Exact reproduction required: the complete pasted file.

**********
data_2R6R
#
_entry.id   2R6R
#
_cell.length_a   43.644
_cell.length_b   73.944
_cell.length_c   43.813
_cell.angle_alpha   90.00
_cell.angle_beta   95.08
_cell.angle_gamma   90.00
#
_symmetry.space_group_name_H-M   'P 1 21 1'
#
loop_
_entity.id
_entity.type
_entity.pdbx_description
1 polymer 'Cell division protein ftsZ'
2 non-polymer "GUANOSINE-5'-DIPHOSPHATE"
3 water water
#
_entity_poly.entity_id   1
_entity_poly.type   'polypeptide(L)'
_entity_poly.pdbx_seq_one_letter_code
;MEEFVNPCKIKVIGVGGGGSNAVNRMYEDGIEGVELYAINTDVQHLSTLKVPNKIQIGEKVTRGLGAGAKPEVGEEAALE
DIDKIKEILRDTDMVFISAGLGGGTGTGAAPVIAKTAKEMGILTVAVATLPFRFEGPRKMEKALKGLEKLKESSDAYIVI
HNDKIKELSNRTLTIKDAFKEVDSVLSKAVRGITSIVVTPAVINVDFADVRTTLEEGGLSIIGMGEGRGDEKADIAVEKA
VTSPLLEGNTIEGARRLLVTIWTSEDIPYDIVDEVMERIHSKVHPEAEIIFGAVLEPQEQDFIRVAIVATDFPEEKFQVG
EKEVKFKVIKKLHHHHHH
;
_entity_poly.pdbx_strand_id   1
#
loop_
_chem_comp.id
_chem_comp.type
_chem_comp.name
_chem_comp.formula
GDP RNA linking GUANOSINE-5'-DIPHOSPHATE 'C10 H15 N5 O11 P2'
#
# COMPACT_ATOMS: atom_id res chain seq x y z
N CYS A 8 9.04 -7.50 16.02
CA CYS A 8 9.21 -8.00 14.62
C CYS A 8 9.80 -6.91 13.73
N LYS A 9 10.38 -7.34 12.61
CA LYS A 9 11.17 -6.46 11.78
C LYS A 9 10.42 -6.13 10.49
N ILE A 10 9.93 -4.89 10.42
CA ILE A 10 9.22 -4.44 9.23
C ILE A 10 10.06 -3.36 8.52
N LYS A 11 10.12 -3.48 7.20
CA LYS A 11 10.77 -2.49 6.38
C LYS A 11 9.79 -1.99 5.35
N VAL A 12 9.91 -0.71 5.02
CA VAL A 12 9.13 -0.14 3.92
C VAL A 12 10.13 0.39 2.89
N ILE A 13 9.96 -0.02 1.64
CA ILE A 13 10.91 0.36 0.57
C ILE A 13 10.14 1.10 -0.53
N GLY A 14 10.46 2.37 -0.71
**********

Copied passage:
data_2R6R
#
_entry.id   2R6R
#
_cell.length_a   43.644
_cell.length_b   73.944
_cell.length_c   43.813
_cell.angle_alpha   90.00
_cell.angle_beta   95.08
_cell.angle_gamma   90.00
#
_symmetry.space_group_name_H-M   'P 1 21 1'
#
loop_
_entity.id
_entity.type
_entity.pdbx_description
1 polymer 'Cell division protein ftsZ'
2 non-polymer "GUANOSINE-5'-DIPHOSPHATE"
3 water water
#
_entity_poly.entity_id   1
_entity_poly.type   'polypeptide(L)'
_entity_poly.pdbx_seq_one_letter_code
;MEEFVNPCKIKVIGVGGGGSNAVNRMYEDGIEGVELYAINTDVQHLSTLKVPNKIQIGEKVTRGLGAGAKPEVGEEAALE
DIDKIKEILRDTDMVFISAGLGGGTGTGAAPVIAKTAKEMGILTVAVATLPFRFEGPRKMEKALKGLEKLKESSDAYIVI
HNDKIKELSNRTLTIKDAFKEVDSVLSKAVRGITSIVVTPAVINVDFADVRTTLEEGGLSIIGMGEGRGDEKADIAVEKA
VTSPLLEGNTIEGARRLLVTIWTSEDIPYDIVDEVMERIHSKVHPEAEIIFGAVLEPQEQDFIRVAIVATDFPEEKFQVG
EKEVKFKVIKKLHHHHHH
;
_entity_poly.pdbx_strand_id   1
#
loop_
_chem_comp.id
_chem_comp.type
_chem_comp.name
_chem_comp.formula
GDP RNA linking GUANOSINE-5'-DIPHOSPHATE 'C10 H15 N5 O11 P2'
#
# COMPACT_ATOMS: atom_id res chain seq x y z
N CYS A 8 9.04 -7.50 16.02
CA CYS A 8 9.21 -8.00 14.62
C CYS A 8 9.80 -6.91 13.73
N LYS A 9 10.38 -7.34 12.61
CA LYS A 9 11.17 -6.46 11.78
C LYS A 9 10.42 -6.13 10.49
N ILE A 10 9.93 -4.89 10.42
CA ILE A 10 9.22 -4.44 9.23
C ILE A 10 10.06 -3.36 8.52
N LYS A 11 10.12 -3.48 7.20
CA LYS A 11 10.77 -2.49 6.38
C LYS A 11 9.79 -1.99 5.35
N VAL A 12 9.91 -0.71 5.02
CA VAL A 12 9.13 -0.14 3.92
C VAL A 12 10.13 0.39 2.89
N ILE A 13 9.96 -0.02 1.64
CA ILE A 13 10.91 0.36 0.57
C ILE A 13 10.14 1.10 -0.53
N GLY A 14 10.46 2.37 -0.71